Hawaii Volcano National Park

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There are two active volcanos on Hawaii island, Kilauea which is one of the World’s most active volcanos and Mauna Loa which is the largest. We spent an afternoon visiting the Volcano National Park and saw the main active crater on Kilauea.

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There are many ways of enjoying the park. If you have one or more days there are several hiking trails and it is also possible to camp within the park. We decided to explore by car which can be done comfortably in around 3-5 hours depending how often you stop and how long you spend at each sight. We had heard the active crater glows red at night so timed our visit to enable us to see it during the day and early evening.

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We arrived at the park at around 2.30 pm and called into the visitor centre where we were given a helpful map. We set off to view the Kilauea crater first which is next to the Jagger Museum. This is located a couple of miles from the visitor centre. Lava has been erupting continuously from this crater since 1983 which has added around 500 acres to the land mass of the island.

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Near to the crater were the steam vents (above).

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We drove the 19 mile ‘Chain of Craters Road’ which was incredibly scenic, starting with rainforest at the beginning (higher up the volcano), driving past several craters and to the barren volcanic landscape as we descended towards the sea. We visited the 500 year old Thurston lava tube (above) which is set within the rainforest. We followed the walkway which descended to the entrance, where the cool air was a welcome relief from the heat of the day. The lava tube has several lights which help guide you through the darkness. The tube could be described as a long black cave tunnel where water frequently drips from the roots of the trees above.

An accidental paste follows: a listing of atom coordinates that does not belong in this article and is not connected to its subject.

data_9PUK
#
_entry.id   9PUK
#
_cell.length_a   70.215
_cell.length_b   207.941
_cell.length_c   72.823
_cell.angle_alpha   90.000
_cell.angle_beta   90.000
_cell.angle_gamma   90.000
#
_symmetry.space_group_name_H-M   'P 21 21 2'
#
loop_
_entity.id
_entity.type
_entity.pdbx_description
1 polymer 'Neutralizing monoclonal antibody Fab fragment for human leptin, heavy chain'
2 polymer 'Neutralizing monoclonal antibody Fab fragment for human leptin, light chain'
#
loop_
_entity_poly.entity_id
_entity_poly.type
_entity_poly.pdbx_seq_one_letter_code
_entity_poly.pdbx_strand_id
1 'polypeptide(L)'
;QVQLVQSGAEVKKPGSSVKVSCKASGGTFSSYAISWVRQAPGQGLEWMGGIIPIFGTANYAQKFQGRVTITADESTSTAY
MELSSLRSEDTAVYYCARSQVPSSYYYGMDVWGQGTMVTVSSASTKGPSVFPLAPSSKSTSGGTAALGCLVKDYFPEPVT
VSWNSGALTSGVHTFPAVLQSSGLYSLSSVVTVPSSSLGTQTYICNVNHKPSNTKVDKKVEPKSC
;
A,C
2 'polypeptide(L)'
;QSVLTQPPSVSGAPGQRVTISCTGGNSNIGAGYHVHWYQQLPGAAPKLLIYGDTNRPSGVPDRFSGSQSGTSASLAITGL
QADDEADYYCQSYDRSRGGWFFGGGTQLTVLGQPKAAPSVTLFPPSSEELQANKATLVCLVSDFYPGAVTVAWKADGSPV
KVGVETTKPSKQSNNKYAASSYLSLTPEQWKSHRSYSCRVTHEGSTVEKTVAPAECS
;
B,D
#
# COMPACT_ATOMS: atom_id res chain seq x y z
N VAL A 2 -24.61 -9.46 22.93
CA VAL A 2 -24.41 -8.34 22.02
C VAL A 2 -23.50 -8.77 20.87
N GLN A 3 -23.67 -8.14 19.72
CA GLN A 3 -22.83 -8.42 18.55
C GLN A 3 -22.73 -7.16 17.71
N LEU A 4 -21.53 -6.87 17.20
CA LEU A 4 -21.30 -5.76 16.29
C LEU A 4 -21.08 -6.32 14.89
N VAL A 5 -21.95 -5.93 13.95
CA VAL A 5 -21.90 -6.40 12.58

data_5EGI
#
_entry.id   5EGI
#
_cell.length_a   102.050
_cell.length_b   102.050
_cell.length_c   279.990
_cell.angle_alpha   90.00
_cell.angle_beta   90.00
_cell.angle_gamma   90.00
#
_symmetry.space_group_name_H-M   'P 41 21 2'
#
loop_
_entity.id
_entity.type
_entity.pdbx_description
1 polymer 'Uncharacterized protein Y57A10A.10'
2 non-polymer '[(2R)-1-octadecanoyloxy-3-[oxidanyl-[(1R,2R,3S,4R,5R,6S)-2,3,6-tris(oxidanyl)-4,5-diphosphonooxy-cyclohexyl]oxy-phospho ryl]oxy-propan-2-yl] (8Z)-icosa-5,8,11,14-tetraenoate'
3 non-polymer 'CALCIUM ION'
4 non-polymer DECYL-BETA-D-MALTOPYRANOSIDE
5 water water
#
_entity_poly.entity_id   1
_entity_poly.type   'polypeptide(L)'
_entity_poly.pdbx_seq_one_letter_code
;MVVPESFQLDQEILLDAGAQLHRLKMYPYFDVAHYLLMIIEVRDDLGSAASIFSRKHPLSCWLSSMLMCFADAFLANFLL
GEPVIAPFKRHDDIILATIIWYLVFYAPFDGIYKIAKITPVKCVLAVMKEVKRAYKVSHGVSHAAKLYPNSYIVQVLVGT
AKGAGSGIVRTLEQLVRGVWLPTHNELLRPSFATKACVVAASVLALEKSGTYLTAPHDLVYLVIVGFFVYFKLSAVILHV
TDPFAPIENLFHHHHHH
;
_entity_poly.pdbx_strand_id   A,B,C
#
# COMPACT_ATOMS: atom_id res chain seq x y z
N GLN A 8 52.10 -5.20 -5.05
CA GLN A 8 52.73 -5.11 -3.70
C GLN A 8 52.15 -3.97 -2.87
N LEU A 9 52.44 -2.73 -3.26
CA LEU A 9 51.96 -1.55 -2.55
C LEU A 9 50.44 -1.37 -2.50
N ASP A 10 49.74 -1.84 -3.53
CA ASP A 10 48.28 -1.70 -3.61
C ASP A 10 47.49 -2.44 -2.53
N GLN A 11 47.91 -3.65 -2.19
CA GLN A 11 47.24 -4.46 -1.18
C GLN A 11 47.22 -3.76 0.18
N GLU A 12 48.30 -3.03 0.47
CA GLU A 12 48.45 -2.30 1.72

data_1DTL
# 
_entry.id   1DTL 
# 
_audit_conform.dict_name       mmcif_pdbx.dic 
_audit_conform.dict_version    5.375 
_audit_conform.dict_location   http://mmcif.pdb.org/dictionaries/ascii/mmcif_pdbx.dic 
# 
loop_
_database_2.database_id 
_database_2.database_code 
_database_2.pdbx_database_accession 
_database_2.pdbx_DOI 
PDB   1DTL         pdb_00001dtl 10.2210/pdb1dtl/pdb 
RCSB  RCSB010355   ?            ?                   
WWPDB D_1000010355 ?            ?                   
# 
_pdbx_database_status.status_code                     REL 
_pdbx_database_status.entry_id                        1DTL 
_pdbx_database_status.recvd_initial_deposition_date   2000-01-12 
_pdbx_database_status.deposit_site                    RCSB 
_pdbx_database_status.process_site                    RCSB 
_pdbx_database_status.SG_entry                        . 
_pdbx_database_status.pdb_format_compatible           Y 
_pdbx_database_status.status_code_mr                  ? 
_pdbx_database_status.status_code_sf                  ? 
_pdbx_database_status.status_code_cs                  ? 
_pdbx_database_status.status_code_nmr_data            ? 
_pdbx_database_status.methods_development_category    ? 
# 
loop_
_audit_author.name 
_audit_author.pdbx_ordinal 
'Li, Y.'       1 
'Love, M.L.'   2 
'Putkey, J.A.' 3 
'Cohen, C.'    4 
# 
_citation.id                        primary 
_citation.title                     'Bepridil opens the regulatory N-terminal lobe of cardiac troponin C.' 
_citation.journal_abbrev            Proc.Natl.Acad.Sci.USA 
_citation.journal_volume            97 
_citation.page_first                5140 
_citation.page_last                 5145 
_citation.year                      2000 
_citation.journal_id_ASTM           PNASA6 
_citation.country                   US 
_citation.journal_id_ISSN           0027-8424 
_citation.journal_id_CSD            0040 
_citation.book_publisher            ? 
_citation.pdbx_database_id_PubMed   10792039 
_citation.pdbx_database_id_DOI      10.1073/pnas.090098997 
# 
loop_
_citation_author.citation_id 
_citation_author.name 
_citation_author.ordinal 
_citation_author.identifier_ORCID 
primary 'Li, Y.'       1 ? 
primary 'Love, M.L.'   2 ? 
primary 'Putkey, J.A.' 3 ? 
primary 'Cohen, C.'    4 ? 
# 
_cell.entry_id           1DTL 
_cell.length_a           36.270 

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Further along we stopped at Lua Manu crater where you can see the remains of the lava flows from 1974. It’s surprising how quickly trees begin to grow again and the picture above captures ‘before and after’.

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At the end of the Chain of Craters road we saw the 60 foot Holei Sea Arch and the black coastal landscape (above).

 

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Entry to the park is $15 per car which enables you to see all of the various sights and points of interest. There are no cafes within the park so it is advisable to bring your own drinks and snacks. The Chain of Craters road is smooth and well maintained right down to the sea with many viewing points and places to stop.

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We drove back to the Kilauea crater at around 6.15 pm as it was starting to get dark and witnessed the orange glow of the molten magma from the lava lake within the crater which starts to deepen to red as the sky gets darker. The car park and viewing area were now much more crowded and it was an amazing sight and well worth staying a bit later to see.

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